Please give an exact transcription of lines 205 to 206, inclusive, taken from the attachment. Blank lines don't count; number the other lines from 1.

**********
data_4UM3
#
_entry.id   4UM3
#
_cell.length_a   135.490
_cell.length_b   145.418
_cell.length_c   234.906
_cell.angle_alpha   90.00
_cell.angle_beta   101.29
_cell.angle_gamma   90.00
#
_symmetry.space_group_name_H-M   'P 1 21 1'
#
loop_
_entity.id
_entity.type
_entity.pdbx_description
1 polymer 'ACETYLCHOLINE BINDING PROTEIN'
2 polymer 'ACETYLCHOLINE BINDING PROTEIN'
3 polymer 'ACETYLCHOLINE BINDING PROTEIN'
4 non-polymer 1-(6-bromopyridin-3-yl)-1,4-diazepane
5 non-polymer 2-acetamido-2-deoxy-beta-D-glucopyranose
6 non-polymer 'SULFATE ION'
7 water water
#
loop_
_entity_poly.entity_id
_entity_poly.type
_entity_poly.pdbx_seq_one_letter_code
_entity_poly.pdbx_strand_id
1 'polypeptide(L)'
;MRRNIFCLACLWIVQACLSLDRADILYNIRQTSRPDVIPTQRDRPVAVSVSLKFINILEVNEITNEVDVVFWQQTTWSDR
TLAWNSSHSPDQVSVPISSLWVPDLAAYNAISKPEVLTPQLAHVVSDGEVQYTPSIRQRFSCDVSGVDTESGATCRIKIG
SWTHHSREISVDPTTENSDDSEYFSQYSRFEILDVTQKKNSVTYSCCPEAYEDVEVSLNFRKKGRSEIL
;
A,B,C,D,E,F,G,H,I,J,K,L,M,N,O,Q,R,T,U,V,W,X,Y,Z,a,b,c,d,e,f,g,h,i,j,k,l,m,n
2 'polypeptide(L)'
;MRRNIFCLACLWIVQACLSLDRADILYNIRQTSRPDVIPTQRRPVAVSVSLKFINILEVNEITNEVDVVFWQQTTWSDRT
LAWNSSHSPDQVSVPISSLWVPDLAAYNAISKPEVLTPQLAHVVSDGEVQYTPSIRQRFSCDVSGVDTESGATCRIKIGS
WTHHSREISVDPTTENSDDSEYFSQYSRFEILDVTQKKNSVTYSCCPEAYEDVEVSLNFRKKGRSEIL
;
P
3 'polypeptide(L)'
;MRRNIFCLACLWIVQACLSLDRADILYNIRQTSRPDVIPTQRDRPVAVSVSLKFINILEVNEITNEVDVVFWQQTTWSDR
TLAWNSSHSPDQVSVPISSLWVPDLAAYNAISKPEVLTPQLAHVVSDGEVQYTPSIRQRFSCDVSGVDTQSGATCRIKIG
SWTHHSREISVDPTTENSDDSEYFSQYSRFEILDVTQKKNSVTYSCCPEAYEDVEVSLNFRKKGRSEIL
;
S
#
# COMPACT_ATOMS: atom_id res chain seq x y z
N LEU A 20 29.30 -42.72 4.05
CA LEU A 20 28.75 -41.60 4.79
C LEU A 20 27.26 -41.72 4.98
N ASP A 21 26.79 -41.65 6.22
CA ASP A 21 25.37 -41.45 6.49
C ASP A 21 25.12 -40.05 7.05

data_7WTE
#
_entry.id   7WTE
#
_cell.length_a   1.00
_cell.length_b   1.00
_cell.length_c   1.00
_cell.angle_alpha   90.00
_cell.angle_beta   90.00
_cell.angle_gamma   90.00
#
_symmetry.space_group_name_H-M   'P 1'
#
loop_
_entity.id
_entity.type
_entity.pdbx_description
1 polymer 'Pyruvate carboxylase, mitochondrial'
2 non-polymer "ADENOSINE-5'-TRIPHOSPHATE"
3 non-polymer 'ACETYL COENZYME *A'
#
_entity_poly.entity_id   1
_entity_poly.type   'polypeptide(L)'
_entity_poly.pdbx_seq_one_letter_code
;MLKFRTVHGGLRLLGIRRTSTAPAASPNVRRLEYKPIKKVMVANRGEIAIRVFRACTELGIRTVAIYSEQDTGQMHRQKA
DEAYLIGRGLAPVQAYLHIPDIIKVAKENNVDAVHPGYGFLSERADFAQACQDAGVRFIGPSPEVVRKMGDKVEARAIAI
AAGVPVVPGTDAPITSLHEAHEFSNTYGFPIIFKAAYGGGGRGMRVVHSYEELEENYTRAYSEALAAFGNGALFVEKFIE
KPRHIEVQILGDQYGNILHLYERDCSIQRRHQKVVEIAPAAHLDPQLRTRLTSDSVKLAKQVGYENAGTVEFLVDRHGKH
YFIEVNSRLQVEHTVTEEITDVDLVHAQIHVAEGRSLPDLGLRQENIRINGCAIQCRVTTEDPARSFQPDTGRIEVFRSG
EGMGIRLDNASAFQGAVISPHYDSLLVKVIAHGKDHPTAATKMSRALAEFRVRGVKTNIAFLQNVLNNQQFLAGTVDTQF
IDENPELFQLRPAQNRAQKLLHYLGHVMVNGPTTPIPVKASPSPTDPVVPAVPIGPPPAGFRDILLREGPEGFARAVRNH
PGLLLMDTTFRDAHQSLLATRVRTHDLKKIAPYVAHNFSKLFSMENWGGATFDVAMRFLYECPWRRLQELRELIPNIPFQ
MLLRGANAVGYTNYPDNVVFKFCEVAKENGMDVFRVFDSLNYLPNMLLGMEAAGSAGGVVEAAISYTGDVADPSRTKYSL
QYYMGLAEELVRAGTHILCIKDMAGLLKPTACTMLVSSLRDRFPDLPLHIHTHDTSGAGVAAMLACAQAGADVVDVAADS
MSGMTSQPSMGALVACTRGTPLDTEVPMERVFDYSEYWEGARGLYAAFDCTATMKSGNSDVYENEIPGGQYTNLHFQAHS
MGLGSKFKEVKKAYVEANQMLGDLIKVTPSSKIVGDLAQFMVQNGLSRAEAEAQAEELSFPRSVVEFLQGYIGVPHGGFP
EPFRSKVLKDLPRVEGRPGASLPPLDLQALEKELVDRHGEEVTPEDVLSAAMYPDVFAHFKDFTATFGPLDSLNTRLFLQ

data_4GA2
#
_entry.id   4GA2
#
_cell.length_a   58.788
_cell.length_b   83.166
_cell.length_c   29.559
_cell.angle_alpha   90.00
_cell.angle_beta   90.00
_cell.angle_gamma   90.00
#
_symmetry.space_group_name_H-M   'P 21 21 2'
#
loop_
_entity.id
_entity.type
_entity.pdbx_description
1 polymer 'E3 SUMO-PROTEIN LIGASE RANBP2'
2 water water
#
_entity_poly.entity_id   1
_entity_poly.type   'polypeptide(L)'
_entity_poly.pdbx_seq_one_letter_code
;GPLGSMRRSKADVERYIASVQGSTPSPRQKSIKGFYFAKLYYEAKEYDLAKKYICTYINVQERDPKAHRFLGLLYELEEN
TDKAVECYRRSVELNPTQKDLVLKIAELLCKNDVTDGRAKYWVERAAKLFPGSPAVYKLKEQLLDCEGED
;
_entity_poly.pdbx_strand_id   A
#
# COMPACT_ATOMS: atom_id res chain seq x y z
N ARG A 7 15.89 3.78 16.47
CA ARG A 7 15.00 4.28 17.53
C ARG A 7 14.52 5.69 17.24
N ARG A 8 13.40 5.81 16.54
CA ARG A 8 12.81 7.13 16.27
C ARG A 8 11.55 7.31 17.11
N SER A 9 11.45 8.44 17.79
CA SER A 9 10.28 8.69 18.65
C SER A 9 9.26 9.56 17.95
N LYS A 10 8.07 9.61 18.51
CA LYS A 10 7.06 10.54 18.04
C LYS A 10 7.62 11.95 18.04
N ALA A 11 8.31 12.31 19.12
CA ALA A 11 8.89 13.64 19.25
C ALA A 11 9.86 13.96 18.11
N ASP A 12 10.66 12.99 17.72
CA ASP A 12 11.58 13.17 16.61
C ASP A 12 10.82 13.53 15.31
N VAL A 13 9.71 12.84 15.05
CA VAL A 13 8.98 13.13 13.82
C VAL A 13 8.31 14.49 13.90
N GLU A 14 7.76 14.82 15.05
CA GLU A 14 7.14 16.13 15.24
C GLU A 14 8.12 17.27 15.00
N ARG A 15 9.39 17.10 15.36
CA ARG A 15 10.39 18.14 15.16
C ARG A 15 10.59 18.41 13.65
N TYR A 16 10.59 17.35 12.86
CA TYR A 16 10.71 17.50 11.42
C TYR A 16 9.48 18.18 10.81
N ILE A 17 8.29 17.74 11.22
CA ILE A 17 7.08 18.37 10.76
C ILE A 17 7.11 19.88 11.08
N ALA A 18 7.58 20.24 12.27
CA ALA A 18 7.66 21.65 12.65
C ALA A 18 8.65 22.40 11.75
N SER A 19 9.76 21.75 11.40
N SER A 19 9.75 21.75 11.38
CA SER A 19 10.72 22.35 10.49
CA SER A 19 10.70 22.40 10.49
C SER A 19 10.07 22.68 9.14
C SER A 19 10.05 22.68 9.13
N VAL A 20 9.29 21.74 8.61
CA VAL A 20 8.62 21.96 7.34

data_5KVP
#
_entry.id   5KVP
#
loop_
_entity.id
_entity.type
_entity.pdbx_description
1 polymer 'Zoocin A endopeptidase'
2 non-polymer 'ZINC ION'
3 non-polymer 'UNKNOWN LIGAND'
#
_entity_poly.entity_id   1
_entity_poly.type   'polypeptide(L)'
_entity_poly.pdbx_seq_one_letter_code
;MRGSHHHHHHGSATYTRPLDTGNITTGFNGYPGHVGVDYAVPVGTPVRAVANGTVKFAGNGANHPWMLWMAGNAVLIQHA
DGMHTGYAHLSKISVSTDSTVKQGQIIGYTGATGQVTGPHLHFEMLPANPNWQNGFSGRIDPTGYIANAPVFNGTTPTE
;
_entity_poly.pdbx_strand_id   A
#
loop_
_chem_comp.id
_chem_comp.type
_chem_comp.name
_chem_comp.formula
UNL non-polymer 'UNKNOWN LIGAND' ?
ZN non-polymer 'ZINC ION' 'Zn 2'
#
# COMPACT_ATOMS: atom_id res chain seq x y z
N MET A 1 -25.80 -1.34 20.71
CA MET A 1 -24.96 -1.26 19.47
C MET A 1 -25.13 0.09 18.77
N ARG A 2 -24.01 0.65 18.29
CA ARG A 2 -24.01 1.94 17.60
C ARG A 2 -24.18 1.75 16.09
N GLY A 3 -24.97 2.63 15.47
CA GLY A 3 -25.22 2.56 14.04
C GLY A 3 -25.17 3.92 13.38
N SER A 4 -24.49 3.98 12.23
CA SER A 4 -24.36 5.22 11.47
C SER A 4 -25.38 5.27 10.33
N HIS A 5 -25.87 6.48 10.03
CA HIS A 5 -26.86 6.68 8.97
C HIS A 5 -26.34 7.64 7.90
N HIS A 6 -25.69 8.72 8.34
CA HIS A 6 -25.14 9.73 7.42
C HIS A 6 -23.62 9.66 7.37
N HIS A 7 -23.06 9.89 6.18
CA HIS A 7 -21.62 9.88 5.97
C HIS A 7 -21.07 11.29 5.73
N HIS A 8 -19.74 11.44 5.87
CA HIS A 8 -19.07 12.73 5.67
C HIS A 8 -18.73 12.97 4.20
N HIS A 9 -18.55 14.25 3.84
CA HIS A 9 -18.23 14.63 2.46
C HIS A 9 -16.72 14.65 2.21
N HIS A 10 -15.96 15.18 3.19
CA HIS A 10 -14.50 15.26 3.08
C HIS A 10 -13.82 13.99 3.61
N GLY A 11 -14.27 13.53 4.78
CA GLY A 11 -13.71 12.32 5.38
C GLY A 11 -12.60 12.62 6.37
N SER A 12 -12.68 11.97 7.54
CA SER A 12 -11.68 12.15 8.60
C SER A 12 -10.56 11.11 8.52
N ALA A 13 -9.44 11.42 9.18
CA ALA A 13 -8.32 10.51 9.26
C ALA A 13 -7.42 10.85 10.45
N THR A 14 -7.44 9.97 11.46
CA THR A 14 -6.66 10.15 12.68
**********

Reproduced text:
N SER A 4 -24.49 3.98 12.23
CA SER A 4 -24.36 5.22 11.47